CAQ’s François Legault not disappointed by Bill 86 withdrawal

‘Still they don’t know what they want to do with school boards,’ he says


Martin C. Barry

On a stop in Saint-Eustache last week, Coalition Avenir Québec leader François Legault said in an interview with the Laval News that he’s not disappointed the Liberals decided to kill Bill 86 – the government’s controversial legislation which would have done away with elected school boards across the province.

We spoke to Legault last week just a few days after the Liberals announced they were withdrawing Bill 86. It would have fundamentally changed the province’s education system by replacing school commissions with a new and non-elected form of governance.

“I think it’s a good thing,” Legault said, “because right now we have to focus on services, not on structures. But it’s clear that we have a government that improvises. It doesn’t make sense that after two years – they’re not there since two weeks but two years – and still they don’t know what they want to do with school boards.”

Copy catting the CAQ

Legault noted that new recommendations by Liberal Education Minister Sébastien Proulx, including kindergarten starting at age four, were originally suggestions that had been made by the CAQ. “We had proposed putting in place school starting at four years old like they have in Ontario and many other places,” he said.

Legault speculated on what motivated Premier Philippe Couillard to back down from his earlier hardline stance on education reform which saw the education minister’s portfolio change hands several times. “He saw that after three ministers of education he was still not going anywhere. He didn’t have a clear idea of what he wanted to do.

“You must remember that during the last electoral campaign, he was against our proposals,” he continued. “So he changed his mind to focus on CAQ’s proposals about decentralization, but he still doesn’t know what to do. It’s improvisation in education. It doesn’t make sense. I was minister of education for three years in a row, but now for the last two years we’ve had three ministers of education in a row. This is not good for our children.”

Laval Caquiste Skeete wades in

Christopher Skeete, a Laval resident who ran for the CAQ in 2014 in Fabre and who is currently vice-president of the CAQ’s western Quebec political association, said the government’s emulation of CAQ ideas “is just another example of them copying everything that we propose.

“And what’s really funny this time is that they’re copying us less than a week after,” he added. “What really matters to us is that the right policies get put into place and we’re just happy to make sure that we can deliver for the kids. We’re not worried about who gets the credit. We know that people are aware that they’re our ideas and we’re the ones who are proposing them in the first place.”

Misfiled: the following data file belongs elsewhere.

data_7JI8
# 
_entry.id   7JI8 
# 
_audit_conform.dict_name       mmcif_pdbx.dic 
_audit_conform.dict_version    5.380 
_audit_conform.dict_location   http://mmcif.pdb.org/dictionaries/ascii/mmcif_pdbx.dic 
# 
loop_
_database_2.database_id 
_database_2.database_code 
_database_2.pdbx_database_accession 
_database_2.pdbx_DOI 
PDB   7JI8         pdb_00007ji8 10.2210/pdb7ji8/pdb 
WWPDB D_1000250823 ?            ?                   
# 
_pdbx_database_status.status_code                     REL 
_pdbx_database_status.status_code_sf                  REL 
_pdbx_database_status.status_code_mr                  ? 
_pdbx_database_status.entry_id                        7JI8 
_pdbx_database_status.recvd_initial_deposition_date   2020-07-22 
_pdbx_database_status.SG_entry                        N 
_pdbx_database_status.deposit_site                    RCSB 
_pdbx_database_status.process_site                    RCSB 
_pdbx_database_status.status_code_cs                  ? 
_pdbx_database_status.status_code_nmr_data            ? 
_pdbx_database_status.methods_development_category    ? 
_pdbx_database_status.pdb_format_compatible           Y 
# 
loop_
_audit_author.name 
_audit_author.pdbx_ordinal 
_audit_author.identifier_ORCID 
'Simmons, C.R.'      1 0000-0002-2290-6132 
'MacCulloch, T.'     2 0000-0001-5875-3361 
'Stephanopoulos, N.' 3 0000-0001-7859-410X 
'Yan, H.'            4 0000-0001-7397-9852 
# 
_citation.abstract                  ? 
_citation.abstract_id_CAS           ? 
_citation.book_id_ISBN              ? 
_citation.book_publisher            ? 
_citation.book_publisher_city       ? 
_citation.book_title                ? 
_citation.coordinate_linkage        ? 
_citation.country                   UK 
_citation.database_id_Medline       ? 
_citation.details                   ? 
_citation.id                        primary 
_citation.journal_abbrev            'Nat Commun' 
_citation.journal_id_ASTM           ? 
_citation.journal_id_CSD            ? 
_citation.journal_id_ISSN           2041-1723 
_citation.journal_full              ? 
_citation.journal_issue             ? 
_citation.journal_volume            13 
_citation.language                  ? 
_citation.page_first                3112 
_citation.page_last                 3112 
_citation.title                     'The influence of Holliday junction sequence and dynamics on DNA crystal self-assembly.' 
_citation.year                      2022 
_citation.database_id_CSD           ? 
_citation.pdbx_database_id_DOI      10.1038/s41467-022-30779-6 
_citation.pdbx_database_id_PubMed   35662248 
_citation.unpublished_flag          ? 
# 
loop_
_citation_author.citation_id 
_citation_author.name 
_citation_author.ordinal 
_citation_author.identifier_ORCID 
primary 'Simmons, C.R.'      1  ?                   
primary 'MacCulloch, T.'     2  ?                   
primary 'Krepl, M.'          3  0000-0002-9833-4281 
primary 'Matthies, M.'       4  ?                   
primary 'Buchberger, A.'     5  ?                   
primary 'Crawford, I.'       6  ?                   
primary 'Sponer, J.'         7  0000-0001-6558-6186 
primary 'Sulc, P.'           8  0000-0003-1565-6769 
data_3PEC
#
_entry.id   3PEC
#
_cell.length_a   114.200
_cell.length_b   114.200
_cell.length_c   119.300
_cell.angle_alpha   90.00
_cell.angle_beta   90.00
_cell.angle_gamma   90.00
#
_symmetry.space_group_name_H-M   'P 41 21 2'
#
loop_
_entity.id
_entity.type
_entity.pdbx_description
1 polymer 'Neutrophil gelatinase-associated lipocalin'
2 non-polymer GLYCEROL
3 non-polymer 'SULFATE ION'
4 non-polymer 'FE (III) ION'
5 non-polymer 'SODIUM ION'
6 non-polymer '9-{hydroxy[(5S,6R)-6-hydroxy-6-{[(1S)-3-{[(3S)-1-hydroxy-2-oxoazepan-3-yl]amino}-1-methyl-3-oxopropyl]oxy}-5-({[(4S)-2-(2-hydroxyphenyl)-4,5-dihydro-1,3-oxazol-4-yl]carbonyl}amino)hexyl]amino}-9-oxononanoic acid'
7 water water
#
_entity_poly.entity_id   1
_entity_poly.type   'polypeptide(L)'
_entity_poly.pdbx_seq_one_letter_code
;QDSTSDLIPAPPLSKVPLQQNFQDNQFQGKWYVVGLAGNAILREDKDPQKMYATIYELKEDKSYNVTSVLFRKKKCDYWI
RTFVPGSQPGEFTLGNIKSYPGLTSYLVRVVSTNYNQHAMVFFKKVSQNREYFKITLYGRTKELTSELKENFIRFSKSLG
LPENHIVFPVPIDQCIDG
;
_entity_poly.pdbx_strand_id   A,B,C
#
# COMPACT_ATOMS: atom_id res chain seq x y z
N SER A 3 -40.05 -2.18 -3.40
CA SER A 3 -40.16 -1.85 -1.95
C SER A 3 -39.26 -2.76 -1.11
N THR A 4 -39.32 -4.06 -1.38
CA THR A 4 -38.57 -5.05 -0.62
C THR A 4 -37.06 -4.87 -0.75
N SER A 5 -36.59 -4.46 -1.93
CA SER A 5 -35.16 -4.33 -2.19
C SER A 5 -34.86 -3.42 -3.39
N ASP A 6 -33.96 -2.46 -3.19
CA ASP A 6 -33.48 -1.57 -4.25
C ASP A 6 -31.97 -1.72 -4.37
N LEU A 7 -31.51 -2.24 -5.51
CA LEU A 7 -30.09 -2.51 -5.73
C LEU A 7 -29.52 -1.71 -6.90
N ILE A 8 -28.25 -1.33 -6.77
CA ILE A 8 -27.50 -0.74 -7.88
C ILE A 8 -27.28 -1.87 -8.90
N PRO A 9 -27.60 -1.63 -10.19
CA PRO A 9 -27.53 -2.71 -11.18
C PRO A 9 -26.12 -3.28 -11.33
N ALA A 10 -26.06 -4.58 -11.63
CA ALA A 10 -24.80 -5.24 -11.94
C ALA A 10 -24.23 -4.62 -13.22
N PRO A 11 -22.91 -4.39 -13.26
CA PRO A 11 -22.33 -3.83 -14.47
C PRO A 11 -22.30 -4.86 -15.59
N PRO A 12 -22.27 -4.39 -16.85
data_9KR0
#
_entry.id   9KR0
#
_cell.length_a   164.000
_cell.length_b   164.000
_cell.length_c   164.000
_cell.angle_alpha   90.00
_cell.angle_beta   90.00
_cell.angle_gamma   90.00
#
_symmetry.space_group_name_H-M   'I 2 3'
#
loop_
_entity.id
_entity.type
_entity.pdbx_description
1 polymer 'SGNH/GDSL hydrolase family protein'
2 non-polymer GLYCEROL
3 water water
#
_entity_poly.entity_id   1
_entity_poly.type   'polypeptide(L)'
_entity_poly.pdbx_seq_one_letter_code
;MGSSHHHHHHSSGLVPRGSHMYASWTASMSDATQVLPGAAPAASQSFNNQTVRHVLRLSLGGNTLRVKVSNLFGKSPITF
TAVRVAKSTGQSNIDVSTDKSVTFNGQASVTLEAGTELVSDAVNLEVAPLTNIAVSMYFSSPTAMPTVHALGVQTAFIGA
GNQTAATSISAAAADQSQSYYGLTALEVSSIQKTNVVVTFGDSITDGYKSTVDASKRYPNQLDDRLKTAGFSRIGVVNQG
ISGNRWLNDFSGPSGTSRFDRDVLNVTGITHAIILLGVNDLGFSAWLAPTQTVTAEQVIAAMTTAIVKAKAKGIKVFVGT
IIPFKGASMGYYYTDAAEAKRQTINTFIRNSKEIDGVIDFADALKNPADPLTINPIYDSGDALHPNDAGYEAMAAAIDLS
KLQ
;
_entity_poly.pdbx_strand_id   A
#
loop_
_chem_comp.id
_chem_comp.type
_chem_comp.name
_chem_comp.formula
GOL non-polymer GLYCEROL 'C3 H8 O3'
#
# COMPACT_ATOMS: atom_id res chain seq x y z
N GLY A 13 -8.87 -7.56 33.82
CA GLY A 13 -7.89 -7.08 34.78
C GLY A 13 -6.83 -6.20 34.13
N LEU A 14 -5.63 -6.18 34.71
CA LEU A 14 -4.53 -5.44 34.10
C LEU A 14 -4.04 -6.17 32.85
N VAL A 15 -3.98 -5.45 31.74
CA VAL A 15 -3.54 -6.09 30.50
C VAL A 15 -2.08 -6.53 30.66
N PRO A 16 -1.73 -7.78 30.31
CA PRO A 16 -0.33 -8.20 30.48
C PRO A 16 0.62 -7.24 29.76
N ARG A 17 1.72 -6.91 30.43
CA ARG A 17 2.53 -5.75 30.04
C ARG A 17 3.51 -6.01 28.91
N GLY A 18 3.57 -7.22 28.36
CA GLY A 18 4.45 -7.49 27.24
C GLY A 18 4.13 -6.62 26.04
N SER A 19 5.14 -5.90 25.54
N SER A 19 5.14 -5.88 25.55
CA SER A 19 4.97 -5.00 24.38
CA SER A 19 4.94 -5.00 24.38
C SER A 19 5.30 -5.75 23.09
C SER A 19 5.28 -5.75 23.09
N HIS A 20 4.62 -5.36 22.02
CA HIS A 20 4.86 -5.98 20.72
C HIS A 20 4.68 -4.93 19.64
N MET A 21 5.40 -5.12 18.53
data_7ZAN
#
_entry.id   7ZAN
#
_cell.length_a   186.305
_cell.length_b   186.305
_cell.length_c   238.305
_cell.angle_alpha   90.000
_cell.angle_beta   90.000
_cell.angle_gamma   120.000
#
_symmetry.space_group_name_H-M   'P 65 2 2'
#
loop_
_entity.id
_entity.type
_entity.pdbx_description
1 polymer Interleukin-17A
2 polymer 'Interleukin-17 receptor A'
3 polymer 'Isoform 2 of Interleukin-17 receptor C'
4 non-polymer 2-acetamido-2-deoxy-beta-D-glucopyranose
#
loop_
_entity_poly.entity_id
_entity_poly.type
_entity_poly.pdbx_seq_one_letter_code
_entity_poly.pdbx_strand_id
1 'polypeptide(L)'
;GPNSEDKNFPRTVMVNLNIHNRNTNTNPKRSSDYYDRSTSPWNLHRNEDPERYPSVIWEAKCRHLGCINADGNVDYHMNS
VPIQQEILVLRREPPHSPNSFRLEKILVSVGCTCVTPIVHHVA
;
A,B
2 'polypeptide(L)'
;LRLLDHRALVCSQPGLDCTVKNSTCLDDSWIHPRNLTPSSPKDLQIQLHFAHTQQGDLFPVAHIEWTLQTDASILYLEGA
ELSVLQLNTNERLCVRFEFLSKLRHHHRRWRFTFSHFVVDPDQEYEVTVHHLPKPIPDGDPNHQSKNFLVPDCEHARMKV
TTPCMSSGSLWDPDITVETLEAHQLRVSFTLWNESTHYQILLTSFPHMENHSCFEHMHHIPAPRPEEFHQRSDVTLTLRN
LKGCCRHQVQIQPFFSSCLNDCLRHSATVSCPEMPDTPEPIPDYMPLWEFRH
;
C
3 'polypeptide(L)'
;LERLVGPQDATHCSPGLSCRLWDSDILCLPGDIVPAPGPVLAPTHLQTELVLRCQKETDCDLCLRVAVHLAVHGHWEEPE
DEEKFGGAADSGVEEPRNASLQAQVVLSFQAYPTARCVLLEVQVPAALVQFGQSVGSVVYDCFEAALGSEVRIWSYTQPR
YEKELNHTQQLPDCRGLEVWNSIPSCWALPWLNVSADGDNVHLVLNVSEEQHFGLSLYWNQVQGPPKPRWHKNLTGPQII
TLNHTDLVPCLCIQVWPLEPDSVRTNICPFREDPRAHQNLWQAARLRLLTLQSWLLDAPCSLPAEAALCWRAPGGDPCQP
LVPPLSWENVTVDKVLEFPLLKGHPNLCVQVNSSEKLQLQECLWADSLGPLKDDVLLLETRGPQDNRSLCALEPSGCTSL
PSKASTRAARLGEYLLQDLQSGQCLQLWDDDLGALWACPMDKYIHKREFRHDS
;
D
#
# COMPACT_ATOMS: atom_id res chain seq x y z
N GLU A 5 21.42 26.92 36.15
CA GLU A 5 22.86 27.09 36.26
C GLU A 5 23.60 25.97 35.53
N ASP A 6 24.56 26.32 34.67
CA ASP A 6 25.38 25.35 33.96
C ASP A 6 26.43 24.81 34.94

When announcing during the QLP’s recent party convention the government’s intention to drop Bill 86, Premier Couillard also mentioned that he felt the province’s English-language school boards were a model of governance that should be looked at as an example by all in the sector. Legault agreed with that assessment.

“I’ve been saying that for a long time,” said Legault. “We see that success rates are higher on the English side. But I would also suggest to Mr. Couillard to see what’s happening in the Jewish community. In the 10 or 12 schools of the Jewish community in Quebec, the diploma rate is 99 per cent. Why is that? Because it’s a question of valuing education, it’s a question of decentralization also.”

Vehicle registration surtax

On another topic, Legault said the CAQ is aiming to win all provincial ridings in Montreal’s North Shore region as well as in the Lower Laurentians in the Quebec general election in the fall of 2018. If the CAQ does indeed succeed in augmenting its share in ridings where the PQ currently holds sway, some of it may be the result of recently implemented Liberal policies in transportation and public transit, which could end up impacting the common man’s pocketbook.

Last week, as the finishing touches were put on Bill 76, the ruling Liberal government’s legislation to even the field in greater Montreal for the allocation of public transit services while determining who should pay the cost, the CAQ pointed out that the law will force drivers who live on the North Shore to pay a punitive $45 surtax on their usual vehicle registration fee.

A disincentive to drive

The surcharge is a disincentive to North Shore residents for using the car and an incentive for ditching the vehicle and switching to public transportation. In the 2014 provincial election, the CAQ gained four seats to rise from 18 to 22 ridings in the National Assembly. It remains to be seen if the vehicle registration issue will change anything at the ballot box in the 2018 general election.

“When we look at the surveys we are consistently rising,” said Legault. At the same time, he pointed out that there’s a “dissatisfaction” with the government “that doesn’t stop going up.” All in all, according to Legault, the province’s voters aren’t interested in Quebec sovereignty. “But what they need to understand is that we are the alternative – not the Liberal Party,” he said.